Thursday, February 18, 2021

Growing Flax & Producing Linen BUT not in 18C England

Step 6 - Breaking the Flax Stalks

Kathy King tells us in her 2006 article in the Quarterly Archives of the Tredyffrin Easttown (Pennsylvania) Historical Society that "when flax, a bast—or plant—fiber that grows about a yard high, is processed & woven it becomes linen. Linen was not produced in 18C England, since the country was very protective of its woolen industry. In an attempt to help Ireland become more prosperous, the British government decided to promote linen production there & provided tax incentives, tariffs, & encouraged artisans from continental Europe with linen skills to immigrate to Ireland. There was plenty of cheap labor in Ireland for the onerous chore of flax preparation & spinning. Ireland became the capital of British fine linen manufacturing.

"To grow flax you plow the land twice, plant seeds close together so it grows tall with little branching, hand weed it, and, when ripe, pull it—cutting it will discolor it & keep the fiber from being as long. It is back-breaking work. Then you dry it, remove the seeds, & rett it—submerge it in a pond for a couple of weeks so it rots & the fibers separate. Then you dry it again, use a flax break to pound it to loosen the bark & connective tissue, & then scutch it—use a wooden sword-like tool to strike against the fiber to remove the bark & connective tissue. Next you hackle [there are many ways this was spelled at that time; I have used the modern spelling] it by repeatedly drawing it through a tool with many long, sharp metal teeth that rids the flax of short fibers—the tow—and bark. Then it is spun. It's harder to spin flax than wool, as it's long & wiry."

For European farm families, linen provided clothing and bedding as well as grain sacks and other items necessary for farm work. Most of the backbreaking work in making linen was performed by women, as portrayed in the pictures below, taken from a German Almanac published in 1882.

Step 1 - Pulling
Flax was sown in March or April. It was a fast growing plant that grew about 40 inches tall. Sometime during August, when the plants’ color turned to a golden hue, the plants were ready for harvest. In order to produce the best quality linen possible, the fiber had to be hand harvested by either pulling the whole plant by the root or by cutting the stalks very close to the ground.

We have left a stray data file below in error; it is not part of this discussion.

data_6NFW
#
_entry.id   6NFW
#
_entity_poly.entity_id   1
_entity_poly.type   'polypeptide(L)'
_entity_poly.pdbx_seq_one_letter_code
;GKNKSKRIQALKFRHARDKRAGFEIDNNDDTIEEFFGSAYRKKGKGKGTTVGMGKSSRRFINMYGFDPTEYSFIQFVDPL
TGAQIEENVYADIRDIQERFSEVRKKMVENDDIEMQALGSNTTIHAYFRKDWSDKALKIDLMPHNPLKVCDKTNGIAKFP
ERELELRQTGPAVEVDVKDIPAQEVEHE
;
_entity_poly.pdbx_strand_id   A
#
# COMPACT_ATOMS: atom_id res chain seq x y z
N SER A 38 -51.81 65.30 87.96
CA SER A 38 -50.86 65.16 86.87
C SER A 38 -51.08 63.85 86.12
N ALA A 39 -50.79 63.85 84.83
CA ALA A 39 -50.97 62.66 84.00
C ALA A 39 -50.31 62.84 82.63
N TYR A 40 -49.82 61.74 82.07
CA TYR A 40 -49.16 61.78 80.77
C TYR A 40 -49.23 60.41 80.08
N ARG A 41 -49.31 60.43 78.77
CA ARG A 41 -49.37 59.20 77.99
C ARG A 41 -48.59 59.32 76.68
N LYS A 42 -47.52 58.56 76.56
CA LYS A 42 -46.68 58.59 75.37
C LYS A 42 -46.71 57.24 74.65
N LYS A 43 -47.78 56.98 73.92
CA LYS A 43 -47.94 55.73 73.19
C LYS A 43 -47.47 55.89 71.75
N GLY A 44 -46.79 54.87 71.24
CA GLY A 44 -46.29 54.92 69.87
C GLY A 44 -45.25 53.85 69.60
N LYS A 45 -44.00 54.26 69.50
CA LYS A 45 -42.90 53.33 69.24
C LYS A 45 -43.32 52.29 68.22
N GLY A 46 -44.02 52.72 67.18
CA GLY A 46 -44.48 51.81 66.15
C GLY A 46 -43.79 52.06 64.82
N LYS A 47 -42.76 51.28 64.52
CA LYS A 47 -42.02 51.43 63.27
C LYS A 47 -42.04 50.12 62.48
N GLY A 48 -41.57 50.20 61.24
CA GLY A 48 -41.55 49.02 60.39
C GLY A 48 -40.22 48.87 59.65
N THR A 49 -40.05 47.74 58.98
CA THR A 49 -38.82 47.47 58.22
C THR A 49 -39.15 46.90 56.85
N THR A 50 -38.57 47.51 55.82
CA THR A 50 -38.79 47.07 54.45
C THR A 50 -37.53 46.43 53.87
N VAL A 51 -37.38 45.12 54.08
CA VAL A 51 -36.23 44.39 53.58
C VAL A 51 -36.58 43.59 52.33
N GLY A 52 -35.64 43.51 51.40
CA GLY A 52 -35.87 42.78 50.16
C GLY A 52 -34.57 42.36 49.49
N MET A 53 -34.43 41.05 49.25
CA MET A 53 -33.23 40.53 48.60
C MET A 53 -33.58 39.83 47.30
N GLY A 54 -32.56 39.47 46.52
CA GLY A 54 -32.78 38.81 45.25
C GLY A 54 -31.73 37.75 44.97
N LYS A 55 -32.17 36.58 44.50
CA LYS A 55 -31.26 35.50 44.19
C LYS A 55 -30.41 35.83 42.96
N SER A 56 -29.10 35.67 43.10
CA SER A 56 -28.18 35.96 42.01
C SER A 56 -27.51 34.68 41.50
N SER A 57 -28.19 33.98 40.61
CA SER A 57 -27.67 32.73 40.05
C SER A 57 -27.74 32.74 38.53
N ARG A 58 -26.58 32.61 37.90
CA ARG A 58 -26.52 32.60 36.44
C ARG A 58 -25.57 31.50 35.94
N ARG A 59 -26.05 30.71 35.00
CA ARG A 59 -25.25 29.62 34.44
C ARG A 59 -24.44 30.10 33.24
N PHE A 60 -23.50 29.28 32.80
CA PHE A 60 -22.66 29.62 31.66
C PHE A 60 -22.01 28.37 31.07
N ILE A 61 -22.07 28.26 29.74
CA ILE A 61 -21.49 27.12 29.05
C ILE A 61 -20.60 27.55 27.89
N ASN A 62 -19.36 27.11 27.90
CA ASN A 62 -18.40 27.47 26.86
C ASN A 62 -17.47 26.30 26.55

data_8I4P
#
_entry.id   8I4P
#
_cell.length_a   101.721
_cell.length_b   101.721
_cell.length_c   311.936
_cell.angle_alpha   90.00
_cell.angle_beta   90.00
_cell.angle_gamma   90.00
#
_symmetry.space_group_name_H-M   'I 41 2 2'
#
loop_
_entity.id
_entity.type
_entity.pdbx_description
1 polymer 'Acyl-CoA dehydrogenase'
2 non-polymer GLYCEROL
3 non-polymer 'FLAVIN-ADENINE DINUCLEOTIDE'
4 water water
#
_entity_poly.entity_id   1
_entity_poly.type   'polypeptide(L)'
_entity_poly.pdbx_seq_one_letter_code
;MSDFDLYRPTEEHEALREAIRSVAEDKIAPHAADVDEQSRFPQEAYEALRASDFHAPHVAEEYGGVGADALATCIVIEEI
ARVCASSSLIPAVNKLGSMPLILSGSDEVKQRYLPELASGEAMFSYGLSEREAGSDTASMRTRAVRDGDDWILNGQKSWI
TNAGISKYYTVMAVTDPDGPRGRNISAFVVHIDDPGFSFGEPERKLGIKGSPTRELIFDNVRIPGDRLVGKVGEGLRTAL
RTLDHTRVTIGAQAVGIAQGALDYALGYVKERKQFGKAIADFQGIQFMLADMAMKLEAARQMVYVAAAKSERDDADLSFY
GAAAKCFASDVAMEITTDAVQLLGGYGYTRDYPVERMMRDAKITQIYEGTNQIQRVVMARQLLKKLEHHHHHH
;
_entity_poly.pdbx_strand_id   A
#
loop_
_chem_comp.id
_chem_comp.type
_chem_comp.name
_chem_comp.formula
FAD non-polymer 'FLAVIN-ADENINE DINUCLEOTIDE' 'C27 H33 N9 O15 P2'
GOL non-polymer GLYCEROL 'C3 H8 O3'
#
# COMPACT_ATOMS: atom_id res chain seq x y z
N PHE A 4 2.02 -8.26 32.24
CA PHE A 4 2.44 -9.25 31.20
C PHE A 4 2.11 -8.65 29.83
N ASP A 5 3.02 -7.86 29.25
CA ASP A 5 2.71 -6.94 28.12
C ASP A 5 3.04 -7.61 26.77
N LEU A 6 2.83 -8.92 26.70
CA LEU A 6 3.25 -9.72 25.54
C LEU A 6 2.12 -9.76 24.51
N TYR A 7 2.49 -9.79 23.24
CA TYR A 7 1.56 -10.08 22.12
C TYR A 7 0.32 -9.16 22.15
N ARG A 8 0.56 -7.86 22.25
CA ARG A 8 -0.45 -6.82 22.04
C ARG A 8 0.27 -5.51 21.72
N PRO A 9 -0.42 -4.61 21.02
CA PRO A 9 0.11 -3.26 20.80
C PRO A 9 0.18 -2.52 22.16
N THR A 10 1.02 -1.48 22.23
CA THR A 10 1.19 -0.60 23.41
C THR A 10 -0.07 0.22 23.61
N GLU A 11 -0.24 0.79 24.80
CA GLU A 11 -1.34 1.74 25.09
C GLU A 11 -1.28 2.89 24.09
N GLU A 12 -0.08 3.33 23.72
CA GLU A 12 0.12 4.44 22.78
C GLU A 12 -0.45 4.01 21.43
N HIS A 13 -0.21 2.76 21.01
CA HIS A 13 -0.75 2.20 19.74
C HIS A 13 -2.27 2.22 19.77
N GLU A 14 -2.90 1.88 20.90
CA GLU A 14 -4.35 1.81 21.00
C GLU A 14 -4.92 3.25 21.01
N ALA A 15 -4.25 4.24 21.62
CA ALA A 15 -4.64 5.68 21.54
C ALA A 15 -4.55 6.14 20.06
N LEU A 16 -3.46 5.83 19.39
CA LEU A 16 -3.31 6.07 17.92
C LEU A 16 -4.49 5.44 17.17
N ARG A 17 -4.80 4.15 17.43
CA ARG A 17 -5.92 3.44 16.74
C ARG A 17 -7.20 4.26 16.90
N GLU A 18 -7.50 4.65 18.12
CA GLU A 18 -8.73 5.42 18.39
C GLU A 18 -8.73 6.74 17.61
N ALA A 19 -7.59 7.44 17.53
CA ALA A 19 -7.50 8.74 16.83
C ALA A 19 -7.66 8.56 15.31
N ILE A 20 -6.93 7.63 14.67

Step 1 - Pulling the Flax

Step 2 - Separating
After the harvest, flax seeds were removed through a process called “rippling”. During this process the plant stalks were pulled through a rippling comb, which was an iron or wooden device that was studded with nails for the easy removal of seeds and other undesirable plant elements.

Step 2 - Separating the Flax from the Seeds

Step 3 - Retting
To dissolve the pectin, which binds the plant fibers together, the remaining flax stalks had to be rotted or “retted”. This could be achieved periodically, to allow the dew to accomplish the rotting process. A faster way to decompose the pectin was to submerge the stalks deep into the local pond and weigh them down with heavy objects, such as stones or logs. With this method, the retting took just a few days.

Step 3 - Retting the Flax Stalks

Step 4 - Drying
In late August or early September, after the plants were retted and retrieved, the farmers tied them into small bundles and laid them out in the open fields to dry. This was done to bring the rotting process of the fibers to an end. Retting the flax stalks too long would render them brittle and unsuitable for textile production.

Step 4 - Drying the Flax Bundles

Step 5 - Roasting
When the weather was damp, it was often necessary to roast the flax in special ovens at very low temperatures until it was dry.

Step 5 - Roasting the Flax

Step 6 - Breaking
After drying, the flax was ready for “scutching”, also called the “swinging” process. Small bundles of stalks were dragged in a swinging motion across a nail-spiked board to remove the woody parts of the fibers. At this time, only the long, soft flax strands remained, which were twisted into braids, ready to be spun. When the work was done, the young people of the village would meet for an evening of play and dance, the so-called “swing dances”.

Step 6 - Breaking the Flax Stalks

See: Quarterly Archives : Volume 43 of the Tredyffrin Easttown (Pennsylvania) Historical Society Real Colonial Women Don't Weave Cloth by Kathy King Source: Spring 2006 Volume 43 Number 2, Pages 62–70